=?UTF-8?B?QnJhbmtvIMSMaWJlag==?= <firstname.lastname@example.org> writes:
> >Hm. Any particular reason? Apart from breaking the "all strings
> > passed to libsvn_* shall be UTF-8"-paradigm,
> I never heard of such a paradigm. Yes, all _paths_ passed to the svn
> libraries should be UTF-8 and canonicalized, but not all strings. I'm
> sorry I didn't notice that berfore in your patches. AFAIK we never
> discussed canonicalizing anything but paths.
says "all arguments", not just paths.
If there is supposed to be different charset encodings for paths and
non-paths, then things will get very messy. For starters, there is
plenty of transfers inside the libs between paths and non-paths. Just
think of all the error messages including paths. Then we get to more
tricky problems like the svn:ignore property. Two cases:
A) svn:ignore is not stored at the server as UTF-8.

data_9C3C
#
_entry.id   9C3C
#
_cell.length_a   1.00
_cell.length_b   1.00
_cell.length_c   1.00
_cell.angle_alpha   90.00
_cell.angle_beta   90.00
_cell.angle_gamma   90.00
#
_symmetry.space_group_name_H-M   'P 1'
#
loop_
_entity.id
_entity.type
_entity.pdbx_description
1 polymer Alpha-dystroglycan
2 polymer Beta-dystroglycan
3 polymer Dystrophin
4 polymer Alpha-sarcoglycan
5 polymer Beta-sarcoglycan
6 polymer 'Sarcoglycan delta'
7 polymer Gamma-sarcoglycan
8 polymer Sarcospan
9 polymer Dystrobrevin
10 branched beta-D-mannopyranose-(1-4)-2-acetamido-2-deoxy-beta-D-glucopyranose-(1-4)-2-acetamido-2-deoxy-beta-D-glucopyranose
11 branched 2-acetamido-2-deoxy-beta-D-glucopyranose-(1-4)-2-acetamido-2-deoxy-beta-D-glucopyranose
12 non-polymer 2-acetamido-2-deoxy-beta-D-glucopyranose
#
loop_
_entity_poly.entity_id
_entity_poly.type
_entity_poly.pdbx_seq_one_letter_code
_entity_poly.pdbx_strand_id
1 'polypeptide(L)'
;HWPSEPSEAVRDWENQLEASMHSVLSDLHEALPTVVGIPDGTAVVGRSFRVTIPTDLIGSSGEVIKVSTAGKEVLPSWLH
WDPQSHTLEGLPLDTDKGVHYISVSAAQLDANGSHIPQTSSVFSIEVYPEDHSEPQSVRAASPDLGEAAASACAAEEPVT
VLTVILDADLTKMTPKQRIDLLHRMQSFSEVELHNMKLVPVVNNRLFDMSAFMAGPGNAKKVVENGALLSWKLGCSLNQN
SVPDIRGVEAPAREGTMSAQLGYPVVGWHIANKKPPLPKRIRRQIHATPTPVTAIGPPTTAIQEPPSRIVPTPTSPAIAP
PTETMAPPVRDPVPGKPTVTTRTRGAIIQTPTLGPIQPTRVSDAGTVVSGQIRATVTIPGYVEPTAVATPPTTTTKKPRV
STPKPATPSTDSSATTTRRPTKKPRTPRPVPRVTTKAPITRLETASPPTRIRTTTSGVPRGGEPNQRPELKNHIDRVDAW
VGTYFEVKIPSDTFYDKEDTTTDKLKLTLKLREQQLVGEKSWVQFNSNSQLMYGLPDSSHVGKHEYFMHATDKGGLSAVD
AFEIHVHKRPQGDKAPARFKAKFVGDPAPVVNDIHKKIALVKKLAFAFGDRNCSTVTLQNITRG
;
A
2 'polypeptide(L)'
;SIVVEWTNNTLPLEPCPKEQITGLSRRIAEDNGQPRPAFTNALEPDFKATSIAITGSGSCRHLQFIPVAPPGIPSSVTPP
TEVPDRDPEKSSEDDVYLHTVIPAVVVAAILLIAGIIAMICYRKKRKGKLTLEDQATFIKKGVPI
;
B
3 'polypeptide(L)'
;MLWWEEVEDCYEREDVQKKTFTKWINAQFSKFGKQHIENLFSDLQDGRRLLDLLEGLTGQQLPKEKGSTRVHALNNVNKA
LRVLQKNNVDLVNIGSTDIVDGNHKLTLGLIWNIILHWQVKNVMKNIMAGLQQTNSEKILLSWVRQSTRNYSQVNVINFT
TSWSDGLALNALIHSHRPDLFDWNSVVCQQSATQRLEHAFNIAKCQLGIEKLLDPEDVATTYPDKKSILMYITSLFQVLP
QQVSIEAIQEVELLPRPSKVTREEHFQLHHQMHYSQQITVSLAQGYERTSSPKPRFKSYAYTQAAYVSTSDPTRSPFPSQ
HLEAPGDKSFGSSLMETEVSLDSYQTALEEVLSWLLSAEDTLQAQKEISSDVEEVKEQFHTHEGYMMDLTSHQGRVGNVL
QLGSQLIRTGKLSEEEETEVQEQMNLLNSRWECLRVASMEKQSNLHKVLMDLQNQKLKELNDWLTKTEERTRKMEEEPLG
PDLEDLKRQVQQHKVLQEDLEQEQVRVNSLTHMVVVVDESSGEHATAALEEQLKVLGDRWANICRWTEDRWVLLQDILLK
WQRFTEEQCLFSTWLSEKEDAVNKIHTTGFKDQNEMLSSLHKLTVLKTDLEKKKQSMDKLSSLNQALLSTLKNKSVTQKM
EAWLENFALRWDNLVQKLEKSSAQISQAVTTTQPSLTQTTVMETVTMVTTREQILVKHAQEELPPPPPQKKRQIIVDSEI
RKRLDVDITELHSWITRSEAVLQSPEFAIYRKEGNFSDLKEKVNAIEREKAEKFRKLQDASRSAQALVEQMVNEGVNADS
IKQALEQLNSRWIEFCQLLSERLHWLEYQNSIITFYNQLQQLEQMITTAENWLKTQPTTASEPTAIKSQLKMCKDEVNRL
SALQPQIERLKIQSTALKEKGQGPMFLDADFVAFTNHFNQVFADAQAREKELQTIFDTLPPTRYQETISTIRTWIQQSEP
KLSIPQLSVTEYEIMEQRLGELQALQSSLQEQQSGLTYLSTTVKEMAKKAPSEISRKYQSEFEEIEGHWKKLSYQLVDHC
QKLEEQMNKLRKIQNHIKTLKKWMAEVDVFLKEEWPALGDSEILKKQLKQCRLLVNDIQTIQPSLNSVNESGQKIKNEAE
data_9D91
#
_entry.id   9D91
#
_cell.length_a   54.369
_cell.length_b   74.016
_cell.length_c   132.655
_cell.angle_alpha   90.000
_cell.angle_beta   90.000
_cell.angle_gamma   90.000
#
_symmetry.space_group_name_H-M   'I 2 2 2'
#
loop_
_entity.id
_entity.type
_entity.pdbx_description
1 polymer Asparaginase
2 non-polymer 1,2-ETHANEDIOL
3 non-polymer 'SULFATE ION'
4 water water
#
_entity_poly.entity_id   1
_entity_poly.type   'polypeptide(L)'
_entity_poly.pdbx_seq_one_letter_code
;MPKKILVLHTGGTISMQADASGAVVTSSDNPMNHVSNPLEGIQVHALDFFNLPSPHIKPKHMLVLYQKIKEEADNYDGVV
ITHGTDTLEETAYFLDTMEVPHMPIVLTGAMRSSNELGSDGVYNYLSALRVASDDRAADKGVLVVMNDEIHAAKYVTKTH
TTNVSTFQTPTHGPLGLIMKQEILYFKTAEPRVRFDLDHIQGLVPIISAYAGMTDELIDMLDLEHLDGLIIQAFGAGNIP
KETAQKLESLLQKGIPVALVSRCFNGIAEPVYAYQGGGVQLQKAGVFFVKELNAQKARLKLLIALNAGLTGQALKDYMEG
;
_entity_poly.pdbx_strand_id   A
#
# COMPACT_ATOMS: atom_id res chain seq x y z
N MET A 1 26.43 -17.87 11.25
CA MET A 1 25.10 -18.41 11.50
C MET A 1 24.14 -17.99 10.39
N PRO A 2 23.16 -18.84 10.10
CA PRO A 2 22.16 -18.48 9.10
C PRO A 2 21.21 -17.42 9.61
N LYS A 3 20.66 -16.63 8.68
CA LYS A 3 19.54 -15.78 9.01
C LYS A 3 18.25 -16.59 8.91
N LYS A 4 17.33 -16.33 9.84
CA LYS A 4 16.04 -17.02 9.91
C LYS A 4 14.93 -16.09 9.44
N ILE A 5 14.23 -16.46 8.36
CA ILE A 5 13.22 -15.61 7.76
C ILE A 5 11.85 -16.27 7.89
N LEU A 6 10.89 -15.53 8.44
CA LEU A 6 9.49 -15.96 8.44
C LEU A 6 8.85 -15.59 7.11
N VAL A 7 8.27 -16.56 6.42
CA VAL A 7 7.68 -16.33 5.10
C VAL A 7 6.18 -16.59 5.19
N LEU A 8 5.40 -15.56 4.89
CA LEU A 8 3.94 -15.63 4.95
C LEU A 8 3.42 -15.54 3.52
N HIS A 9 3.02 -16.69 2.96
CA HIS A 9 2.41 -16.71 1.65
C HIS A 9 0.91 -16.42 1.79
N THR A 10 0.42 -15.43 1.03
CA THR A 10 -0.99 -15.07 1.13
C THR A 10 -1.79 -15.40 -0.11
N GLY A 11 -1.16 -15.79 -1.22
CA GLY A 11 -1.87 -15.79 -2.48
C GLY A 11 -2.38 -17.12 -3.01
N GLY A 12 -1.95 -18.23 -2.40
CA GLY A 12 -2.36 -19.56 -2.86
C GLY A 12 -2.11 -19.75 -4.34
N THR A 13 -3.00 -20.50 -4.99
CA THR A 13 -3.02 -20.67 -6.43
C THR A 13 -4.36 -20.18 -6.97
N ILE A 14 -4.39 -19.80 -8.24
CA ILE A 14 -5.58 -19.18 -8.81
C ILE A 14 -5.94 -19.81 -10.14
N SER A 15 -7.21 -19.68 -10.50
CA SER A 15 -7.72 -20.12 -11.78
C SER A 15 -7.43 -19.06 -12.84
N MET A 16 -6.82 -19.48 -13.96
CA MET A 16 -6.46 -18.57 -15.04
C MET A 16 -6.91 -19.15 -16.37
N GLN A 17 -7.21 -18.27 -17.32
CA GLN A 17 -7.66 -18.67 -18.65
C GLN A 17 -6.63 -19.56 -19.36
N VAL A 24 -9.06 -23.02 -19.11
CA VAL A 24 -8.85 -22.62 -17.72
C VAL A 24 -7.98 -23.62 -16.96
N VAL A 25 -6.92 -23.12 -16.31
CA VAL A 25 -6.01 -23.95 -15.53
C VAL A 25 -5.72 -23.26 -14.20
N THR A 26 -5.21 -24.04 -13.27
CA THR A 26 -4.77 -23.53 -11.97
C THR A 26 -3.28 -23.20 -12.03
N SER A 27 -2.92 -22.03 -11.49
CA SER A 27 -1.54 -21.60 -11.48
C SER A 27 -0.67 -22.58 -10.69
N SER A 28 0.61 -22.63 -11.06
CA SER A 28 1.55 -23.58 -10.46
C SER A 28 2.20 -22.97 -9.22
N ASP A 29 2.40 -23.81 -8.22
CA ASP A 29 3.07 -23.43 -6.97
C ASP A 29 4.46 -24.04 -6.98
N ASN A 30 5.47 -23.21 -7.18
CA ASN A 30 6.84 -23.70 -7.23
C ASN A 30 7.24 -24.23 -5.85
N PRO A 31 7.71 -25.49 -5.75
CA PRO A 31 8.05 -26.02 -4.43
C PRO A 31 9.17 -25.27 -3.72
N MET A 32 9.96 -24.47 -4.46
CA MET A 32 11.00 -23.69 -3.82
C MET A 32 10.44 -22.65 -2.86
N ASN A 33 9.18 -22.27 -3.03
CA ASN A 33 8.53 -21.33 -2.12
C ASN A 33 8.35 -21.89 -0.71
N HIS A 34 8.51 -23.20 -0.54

Now the interpretation of svn:ignore is not fixed. But the
interpretation of pathnames is fixed. Thus different files will be
ignored for different users. Bad.
B) svn:ignore is stored at the server as UTF-8, but the string passed
to svn_client_propset is not UTF-8 (since it's a property value,
not a path). Then somewhere there must be a recoding heuristic
based on the property name. Ugly.
Having all strings have the same encoding makes things much more clean
> >it would mean that two
> >persons, one using a Latin-1 charset and one using an UTF-8 charset,
> >wouldn't be able to properly read each others log messages even if
> >they are restricting themselves to the common subset of characters.
> >Since there are no properties on log messages, how do you propose that
> >the actual character encoding for a log message be recorded?
> I'd say that problem should be solved by project policy, not by
> Subversion. Just like we don't require a particular repository layout.
Project policy doesn't affect the way my shell renders characters, so
it doesn't really solve the problem at all. And the idea here is not
to enforce more, but less. Since the strings are recoded, the end
user can use any character encoding he likes, rather than being stuck
with a "project policy" dictating it for him.
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Received on Sat Jun 1 14:23:48 2002